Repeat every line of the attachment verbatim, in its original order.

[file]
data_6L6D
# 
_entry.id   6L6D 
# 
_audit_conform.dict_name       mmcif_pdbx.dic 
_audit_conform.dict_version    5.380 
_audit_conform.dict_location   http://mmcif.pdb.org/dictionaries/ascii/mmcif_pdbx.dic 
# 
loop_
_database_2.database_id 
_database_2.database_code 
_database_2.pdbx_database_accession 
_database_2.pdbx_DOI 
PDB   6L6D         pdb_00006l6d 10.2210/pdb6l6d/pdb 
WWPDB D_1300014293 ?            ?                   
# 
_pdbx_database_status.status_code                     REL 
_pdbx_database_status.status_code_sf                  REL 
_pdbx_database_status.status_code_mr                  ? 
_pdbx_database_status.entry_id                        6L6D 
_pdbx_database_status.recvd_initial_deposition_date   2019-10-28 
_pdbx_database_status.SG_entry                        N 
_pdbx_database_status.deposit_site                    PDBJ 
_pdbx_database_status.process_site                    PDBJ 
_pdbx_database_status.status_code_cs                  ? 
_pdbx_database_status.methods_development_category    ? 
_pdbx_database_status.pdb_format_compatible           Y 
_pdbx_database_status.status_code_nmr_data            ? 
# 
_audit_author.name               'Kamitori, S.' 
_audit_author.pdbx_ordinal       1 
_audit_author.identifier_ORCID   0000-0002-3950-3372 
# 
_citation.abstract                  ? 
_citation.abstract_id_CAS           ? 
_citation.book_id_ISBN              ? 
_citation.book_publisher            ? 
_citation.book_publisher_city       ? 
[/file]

data_6L6D
# 
_entry.id   6L6D 
# 
_audit_conform.dict_name       mmcif_pdbx.dic 
_audit_conform.dict_version    5.380 
_audit_conform.dict_location   http://mmcif.pdb.org/dictionaries/ascii/mmcif_pdbx.dic 
# 
loop_
_database_2.database_id 
_database_2.database_code 
_database_2.pdbx_database_accession 
_database_2.pdbx_DOI 
PDB   6L6D         pdb_00006l6d 10.2210/pdb6l6d/pdb 
WWPDB D_1300014293 ?            ?                   
# 
_pdbx_database_status.status_code                     REL 
_pdbx_database_status.status_code_sf                  REL 
_pdbx_database_status.status_code_mr                  ? 
_pdbx_database_status.entry_id                        6L6D 
_pdbx_database_status.recvd_initial_deposition_date   2019-10-28 
_pdbx_database_status.SG_entry                        N 
_pdbx_database_status.deposit_site                    PDBJ 
_pdbx_database_status.process_site                    PDBJ 
_pdbx_database_status.status_code_cs                  ? 
_pdbx_database_status.methods_development_category    ? 
_pdbx_database_status.pdb_format_compatible           Y 
_pdbx_database_status.status_code_nmr_data            ? 
# 
_audit_author.name               'Kamitori, S.' 
_audit_author.pdbx_ordinal       1 
_audit_author.identifier_ORCID   0000-0002-3950-3372 
# 
_citation.abstract                  ? 
_citation.abstract_id_CAS           ? 
_citation.book_id_ISBN              ? 
_citation.book_publisher            ? 
_citation.book_publisher_city       ? 